Two offer viable insights.  The first is to ask the employee/leader to identify and rank his or her top priorities, and the second to ask the participant to provide a definition to a number of commonly known phrases and project names.  In both cases, it is possible to gauge enthusiasm for a given initiative by seeing whether a participant gives it an “appropriate” level of importance, and whether he or she uses language compatible with a position of support.

Combining with influencer research

As the Brexit result showed, it is hardly useful to have an estimate of the eventual vote result, especially if its already known that the inputs are flawed.  Far more valuable is an understanding of whom the supporters and opponents are, and how their levels of influence flow.  For more information about conducting influencer research, download my free guide.


The End of Internal Communication?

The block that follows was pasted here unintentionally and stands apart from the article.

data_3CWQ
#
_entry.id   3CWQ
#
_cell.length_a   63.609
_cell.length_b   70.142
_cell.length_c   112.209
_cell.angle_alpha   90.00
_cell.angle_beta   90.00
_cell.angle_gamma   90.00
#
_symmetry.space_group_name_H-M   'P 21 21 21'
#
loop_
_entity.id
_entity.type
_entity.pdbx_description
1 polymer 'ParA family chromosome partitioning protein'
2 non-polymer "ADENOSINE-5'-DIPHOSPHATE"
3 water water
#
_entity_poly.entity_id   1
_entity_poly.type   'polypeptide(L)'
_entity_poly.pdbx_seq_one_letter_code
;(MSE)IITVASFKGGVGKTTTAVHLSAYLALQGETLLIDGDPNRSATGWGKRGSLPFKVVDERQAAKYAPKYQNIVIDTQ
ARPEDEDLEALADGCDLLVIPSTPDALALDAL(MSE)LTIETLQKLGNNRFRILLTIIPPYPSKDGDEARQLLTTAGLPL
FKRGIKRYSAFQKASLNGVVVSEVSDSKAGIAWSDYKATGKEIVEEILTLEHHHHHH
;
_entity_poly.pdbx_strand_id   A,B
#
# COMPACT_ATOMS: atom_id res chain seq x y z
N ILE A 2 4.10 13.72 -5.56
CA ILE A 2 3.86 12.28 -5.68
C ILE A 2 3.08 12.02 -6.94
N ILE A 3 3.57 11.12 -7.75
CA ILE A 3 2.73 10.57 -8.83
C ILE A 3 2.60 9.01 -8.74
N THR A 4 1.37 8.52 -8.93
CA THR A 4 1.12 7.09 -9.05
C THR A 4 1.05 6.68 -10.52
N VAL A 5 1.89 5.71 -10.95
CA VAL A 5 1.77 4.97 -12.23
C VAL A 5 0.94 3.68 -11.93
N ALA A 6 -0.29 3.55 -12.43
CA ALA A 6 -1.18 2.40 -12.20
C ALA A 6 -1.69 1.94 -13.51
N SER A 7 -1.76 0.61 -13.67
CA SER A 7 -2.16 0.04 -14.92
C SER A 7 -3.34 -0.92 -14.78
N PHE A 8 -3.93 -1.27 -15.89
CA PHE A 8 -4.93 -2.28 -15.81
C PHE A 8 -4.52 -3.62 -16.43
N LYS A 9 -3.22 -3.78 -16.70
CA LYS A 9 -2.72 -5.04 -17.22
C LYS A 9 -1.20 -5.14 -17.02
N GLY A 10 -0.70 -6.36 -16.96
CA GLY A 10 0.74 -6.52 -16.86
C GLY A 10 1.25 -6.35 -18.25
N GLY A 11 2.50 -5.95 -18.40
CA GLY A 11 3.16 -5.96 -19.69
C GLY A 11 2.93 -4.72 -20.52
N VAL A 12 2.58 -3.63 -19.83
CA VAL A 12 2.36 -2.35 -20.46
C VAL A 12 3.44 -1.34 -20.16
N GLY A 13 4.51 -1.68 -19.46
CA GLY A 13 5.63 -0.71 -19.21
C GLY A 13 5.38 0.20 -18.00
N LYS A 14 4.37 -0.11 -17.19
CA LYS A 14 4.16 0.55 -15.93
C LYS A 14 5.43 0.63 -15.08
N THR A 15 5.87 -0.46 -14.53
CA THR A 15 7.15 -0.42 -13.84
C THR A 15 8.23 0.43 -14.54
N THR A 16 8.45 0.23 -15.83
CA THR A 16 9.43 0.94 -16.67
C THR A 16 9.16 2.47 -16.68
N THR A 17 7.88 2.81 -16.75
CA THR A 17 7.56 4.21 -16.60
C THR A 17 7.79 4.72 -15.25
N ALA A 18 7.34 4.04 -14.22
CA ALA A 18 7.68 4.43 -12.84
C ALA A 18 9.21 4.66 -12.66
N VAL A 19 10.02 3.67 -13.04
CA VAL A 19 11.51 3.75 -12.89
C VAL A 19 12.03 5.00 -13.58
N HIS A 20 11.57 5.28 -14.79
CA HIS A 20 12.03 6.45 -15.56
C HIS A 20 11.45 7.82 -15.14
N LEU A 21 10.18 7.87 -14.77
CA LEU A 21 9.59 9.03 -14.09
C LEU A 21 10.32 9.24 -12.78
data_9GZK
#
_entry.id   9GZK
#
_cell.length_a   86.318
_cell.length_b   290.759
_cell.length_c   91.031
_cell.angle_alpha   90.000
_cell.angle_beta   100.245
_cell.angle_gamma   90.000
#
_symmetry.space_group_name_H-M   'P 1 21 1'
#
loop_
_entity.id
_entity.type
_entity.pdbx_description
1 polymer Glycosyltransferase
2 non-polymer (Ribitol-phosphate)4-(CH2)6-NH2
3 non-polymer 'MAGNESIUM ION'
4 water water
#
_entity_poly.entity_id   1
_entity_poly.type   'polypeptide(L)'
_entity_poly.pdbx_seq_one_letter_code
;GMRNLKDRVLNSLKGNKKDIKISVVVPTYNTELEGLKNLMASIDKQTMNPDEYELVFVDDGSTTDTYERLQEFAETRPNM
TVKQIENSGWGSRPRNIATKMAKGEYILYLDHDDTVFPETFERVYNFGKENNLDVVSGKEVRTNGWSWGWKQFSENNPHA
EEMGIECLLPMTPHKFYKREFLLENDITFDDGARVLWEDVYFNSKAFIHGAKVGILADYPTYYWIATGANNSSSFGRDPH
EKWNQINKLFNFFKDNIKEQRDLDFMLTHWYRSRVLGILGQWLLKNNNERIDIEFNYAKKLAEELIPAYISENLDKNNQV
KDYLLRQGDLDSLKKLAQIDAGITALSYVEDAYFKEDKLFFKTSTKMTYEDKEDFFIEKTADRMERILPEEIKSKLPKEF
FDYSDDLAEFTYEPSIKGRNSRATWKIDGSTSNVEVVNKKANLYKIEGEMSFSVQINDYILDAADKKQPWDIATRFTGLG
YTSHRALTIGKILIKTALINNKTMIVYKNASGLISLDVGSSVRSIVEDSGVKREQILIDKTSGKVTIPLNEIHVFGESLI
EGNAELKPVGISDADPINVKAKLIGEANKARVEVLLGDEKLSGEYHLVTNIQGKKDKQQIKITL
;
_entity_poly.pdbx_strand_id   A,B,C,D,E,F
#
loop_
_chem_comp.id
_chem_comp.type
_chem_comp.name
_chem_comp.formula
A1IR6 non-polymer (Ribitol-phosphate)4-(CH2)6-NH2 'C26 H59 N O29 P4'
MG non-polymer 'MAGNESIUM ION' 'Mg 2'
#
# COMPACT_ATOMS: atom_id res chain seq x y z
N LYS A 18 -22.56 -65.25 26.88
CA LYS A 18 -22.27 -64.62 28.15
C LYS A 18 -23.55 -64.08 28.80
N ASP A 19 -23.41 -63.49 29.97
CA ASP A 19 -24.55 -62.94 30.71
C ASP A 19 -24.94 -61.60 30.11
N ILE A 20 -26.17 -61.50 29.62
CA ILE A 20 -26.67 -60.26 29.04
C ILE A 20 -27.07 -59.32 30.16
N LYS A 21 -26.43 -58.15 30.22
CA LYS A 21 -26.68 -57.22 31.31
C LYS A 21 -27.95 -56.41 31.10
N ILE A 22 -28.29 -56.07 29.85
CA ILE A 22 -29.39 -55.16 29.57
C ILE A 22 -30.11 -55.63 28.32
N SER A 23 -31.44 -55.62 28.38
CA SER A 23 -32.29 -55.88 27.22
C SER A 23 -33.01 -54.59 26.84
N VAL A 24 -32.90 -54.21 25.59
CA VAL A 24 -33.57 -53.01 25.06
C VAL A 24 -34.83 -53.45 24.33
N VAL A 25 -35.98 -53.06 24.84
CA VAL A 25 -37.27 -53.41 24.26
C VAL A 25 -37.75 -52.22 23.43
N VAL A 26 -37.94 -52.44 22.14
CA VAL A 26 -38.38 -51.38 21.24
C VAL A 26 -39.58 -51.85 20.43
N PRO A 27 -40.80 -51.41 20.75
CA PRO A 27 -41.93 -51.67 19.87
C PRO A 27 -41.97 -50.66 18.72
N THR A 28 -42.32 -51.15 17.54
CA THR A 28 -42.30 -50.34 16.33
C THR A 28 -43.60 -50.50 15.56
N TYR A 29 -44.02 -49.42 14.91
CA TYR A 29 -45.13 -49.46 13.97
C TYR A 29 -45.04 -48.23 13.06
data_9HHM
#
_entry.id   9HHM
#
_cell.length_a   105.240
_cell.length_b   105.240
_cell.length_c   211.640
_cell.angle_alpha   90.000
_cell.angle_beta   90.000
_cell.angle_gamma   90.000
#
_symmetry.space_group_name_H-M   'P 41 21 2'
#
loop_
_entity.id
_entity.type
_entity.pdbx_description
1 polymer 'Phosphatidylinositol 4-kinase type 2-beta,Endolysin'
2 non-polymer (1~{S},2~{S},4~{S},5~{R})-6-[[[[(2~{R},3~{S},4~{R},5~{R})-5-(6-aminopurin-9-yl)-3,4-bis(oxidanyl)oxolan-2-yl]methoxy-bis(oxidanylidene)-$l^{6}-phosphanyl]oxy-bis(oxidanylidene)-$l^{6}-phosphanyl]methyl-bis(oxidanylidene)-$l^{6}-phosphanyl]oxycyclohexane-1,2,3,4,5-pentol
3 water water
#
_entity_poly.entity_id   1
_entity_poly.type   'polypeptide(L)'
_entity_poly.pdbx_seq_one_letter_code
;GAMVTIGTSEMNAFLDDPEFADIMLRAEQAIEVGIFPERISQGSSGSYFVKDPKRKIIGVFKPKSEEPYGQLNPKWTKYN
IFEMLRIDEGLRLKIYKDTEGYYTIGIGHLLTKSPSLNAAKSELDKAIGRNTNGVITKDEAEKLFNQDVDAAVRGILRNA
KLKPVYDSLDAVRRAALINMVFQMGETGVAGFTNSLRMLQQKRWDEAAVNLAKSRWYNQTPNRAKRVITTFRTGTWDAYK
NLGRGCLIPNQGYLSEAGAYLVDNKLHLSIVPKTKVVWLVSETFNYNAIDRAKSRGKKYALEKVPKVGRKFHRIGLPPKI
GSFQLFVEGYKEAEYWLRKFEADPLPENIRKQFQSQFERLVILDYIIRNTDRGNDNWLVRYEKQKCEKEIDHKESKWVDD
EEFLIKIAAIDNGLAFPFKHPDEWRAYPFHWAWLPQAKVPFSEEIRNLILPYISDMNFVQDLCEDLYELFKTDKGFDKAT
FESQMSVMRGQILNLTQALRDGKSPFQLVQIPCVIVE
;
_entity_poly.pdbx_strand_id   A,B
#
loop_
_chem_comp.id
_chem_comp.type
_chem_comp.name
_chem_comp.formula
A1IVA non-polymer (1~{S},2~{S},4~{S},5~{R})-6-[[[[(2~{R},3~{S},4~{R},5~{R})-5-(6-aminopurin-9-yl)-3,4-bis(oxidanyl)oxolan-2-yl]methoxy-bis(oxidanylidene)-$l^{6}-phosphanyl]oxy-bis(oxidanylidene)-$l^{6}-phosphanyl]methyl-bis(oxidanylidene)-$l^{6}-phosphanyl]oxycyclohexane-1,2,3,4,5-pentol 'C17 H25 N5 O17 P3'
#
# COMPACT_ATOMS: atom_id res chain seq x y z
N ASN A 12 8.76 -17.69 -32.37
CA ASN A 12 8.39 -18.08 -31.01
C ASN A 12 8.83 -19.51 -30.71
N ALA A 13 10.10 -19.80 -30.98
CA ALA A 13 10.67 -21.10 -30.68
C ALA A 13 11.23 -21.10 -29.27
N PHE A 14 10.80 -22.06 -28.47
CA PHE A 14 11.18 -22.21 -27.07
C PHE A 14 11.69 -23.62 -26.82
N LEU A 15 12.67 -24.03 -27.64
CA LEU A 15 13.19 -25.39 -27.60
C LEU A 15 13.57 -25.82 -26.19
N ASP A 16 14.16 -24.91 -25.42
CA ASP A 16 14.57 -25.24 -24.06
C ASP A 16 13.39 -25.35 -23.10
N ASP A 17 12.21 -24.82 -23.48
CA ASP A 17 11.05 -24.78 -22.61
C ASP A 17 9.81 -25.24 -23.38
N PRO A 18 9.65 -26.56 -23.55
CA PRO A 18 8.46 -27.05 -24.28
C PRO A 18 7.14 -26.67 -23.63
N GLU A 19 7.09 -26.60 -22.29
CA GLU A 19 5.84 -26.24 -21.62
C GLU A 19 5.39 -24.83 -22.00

In 1989, at the end of Cold War, Francis Fukuyama famously proclaimed the “end of history”.

But, having just visited Russia and purchased a “Crimea is Ours” refrigerator magnet, I can assure you that history is alive and well and has a bright future.

Similarly, some say that due to certain “inevitable” forces, we are due to see the end of the internal communicator.

Some are saying the death knell will come from the blurring of the lines between internal and external communication, others claim that the adoption of purpose-based leadership, the embrace of enterprise social networks, or the ultimate, glorious triumph of Employee Engagement (depending on which definition of it one chooses, Elizabeth Lupfer’s list of 50 definitions being far from exhaustive).